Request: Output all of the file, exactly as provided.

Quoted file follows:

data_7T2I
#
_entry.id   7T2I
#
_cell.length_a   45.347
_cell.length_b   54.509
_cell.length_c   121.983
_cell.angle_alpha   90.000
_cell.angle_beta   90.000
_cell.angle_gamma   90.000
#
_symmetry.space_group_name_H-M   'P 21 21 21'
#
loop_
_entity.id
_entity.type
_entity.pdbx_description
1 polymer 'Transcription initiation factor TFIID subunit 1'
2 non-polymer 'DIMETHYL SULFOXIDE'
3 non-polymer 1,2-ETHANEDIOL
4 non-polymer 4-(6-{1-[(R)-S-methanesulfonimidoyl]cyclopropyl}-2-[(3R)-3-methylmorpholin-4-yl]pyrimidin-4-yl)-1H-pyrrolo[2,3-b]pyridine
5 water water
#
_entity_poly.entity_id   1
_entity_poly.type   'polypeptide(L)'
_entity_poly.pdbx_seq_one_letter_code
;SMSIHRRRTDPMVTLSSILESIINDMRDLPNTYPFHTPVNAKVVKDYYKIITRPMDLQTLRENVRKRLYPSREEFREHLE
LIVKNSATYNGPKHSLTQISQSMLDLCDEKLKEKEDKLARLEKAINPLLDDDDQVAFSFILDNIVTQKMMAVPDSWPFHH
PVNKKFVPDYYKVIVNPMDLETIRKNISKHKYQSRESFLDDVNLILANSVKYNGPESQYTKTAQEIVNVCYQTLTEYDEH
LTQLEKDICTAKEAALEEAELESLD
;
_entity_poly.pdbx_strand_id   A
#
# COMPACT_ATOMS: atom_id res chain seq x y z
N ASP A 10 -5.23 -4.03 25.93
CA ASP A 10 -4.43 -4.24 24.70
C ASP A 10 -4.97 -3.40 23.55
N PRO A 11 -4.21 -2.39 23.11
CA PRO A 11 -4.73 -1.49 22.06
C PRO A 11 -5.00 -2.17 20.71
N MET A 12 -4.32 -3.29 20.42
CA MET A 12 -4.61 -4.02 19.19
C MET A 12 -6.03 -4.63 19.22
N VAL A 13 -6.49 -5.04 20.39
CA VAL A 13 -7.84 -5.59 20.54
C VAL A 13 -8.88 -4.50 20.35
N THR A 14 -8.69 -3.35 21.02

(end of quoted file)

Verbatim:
data_7T2I
#
_entry.id   7T2I
#
_cell.length_a   45.347
_cell.length_b   54.509
_cell.length_c   121.983
_cell.angle_alpha   90.000
_cell.angle_beta   90.000
_cell.angle_gamma   90.000
#
_symmetry.space_group_name_H-M   'P 21 21 21'
#
loop_
_entity.id
_entity.type
_entity.pdbx_description
1 polymer 'Transcription initiation factor TFIID subunit 1'
2 non-polymer 'DIMETHYL SULFOXIDE'
3 non-polymer 1,2-ETHANEDIOL
4 non-polymer 4-(6-{1-[(R)-S-methanesulfonimidoyl]cyclopropyl}-2-[(3R)-3-methylmorpholin-4-yl]pyrimidin-4-yl)-1H-pyrrolo[2,3-b]pyridine
5 water water
#
_entity_poly.entity_id   1
_entity_poly.type   'polypeptide(L)'
_entity_poly.pdbx_seq_one_letter_code
;SMSIHRRRTDPMVTLSSILESIINDMRDLPNTYPFHTPVNAKVVKDYYKIITRPMDLQTLRENVRKRLYPSREEFREHLE
LIVKNSATYNGPKHSLTQISQSMLDLCDEKLKEKEDKLARLEKAINPLLDDDDQVAFSFILDNIVTQKMMAVPDSWPFHH
PVNKKFVPDYYKVIVNPMDLETIRKNISKHKYQSRESFLDDVNLILANSVKYNGPESQYTKTAQEIVNVCYQTLTEYDEH
LTQLEKDICTAKEAALEEAELESLD
;
_entity_poly.pdbx_strand_id   A
#
# COMPACT_ATOMS: atom_id res chain seq x y z
N ASP A 10 -5.23 -4.03 25.93
CA ASP A 10 -4.43 -4.24 24.70
C ASP A 10 -4.97 -3.40 23.55
N PRO A 11 -4.21 -2.39 23.11
CA PRO A 11 -4.73 -1.49 22.06
C PRO A 11 -5.00 -2.17 20.71
N MET A 12 -4.32 -3.29 20.42
CA MET A 12 -4.61 -4.02 19.19
C MET A 12 -6.03 -4.63 19.22
N VAL A 13 -6.49 -5.04 20.39
CA VAL A 13 -7.84 -5.59 20.54
C VAL A 13 -8.88 -4.50 20.35
N THR A 14 -8.69 -3.35 21.02